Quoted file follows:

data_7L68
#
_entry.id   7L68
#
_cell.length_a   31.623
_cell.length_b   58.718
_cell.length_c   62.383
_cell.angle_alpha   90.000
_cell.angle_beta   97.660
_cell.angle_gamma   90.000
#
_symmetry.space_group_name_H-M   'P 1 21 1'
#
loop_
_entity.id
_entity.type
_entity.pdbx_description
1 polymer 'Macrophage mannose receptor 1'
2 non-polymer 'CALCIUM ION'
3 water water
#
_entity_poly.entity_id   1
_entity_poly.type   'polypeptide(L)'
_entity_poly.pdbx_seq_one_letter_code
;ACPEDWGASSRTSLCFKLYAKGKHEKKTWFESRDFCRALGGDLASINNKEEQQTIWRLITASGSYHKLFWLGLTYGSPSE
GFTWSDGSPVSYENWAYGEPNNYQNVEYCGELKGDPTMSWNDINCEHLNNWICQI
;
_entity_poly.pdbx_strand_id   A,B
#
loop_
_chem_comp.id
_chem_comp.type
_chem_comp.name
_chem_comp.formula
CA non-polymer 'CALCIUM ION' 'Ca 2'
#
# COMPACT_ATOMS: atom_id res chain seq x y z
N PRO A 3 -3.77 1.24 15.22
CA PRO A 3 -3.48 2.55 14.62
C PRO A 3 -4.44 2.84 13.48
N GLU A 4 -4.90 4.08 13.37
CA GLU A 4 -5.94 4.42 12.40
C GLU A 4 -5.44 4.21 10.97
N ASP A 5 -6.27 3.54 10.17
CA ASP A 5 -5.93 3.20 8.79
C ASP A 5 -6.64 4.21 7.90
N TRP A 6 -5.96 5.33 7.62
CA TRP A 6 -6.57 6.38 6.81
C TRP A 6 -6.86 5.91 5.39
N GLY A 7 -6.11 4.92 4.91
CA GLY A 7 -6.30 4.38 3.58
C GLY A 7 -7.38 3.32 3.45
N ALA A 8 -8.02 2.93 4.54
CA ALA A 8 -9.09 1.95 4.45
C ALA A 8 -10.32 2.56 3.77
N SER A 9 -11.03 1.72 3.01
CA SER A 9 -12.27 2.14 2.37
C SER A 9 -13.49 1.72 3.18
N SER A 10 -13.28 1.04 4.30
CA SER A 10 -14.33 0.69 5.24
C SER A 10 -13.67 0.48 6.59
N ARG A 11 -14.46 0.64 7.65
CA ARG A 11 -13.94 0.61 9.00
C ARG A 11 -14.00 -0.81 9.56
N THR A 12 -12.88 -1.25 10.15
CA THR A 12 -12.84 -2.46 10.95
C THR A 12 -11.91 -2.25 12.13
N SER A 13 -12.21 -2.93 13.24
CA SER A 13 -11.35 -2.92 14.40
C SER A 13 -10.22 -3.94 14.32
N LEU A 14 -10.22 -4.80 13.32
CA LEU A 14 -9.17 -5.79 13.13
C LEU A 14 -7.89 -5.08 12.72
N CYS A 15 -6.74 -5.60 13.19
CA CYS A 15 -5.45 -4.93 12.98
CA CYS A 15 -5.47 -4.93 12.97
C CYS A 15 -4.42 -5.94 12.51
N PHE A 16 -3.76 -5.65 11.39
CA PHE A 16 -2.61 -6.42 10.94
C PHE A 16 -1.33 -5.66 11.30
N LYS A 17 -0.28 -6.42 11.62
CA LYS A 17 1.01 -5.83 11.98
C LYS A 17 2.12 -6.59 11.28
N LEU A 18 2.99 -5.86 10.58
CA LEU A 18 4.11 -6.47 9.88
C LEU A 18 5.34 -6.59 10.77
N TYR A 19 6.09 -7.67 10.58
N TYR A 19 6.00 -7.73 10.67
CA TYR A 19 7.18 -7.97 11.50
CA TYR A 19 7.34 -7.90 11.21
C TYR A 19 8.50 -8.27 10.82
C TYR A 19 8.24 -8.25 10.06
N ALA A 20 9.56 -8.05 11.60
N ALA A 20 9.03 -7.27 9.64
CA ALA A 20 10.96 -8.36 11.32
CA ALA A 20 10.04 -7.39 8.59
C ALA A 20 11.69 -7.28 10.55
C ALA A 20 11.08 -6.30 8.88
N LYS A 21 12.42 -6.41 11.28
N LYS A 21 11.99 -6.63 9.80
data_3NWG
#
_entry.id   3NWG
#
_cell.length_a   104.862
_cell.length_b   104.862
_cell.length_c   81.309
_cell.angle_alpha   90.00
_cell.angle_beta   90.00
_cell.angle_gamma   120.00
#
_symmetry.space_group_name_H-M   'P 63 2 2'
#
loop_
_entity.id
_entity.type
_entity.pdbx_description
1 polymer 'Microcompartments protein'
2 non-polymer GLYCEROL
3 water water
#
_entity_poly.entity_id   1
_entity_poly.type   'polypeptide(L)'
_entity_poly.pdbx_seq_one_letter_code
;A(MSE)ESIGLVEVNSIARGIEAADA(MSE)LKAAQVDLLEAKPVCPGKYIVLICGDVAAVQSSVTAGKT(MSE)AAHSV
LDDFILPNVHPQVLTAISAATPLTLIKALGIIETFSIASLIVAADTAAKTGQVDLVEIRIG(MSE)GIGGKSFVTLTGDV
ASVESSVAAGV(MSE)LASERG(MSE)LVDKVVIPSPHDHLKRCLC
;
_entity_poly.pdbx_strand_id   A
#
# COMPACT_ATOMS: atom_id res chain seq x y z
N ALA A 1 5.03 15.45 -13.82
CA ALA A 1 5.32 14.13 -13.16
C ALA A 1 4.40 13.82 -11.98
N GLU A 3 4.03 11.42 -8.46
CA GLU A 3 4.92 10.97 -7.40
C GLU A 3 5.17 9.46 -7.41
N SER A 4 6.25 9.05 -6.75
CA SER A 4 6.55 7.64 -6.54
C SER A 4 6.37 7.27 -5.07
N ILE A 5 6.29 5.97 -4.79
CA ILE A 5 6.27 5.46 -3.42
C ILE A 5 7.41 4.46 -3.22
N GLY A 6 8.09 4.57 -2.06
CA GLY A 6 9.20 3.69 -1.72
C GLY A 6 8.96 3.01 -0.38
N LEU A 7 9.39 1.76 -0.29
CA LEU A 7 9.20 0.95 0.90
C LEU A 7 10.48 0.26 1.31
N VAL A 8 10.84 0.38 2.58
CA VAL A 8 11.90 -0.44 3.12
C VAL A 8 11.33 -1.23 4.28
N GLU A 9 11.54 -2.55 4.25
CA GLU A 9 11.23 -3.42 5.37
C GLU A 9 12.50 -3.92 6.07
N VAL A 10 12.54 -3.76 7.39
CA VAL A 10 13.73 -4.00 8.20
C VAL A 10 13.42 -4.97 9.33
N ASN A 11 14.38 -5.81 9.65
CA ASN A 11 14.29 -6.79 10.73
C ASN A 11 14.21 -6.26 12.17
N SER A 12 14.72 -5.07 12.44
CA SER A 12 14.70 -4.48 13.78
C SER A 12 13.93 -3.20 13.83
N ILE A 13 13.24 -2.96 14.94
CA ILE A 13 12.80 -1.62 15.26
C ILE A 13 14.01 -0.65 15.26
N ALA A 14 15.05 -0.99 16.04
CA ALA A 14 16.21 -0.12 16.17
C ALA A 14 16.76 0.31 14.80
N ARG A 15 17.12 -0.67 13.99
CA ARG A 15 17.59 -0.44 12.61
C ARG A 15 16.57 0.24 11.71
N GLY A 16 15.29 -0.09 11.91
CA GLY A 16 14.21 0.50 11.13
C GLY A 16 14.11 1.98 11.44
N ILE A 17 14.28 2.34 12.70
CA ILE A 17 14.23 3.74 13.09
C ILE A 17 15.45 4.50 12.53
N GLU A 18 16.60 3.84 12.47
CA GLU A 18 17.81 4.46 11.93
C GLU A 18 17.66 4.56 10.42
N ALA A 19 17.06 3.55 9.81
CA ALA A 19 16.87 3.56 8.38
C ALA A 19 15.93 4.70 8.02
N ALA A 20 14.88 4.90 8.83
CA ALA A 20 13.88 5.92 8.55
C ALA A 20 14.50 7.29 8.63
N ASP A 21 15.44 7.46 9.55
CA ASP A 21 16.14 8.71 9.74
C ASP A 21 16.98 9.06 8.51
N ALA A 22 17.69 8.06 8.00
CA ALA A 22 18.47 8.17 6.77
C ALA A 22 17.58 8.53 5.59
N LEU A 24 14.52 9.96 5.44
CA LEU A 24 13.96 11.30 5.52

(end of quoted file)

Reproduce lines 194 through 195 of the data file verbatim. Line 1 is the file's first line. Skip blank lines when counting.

C ALA A 22 17.58 8.53 5.59
N LEU A 24 14.52 9.96 5.44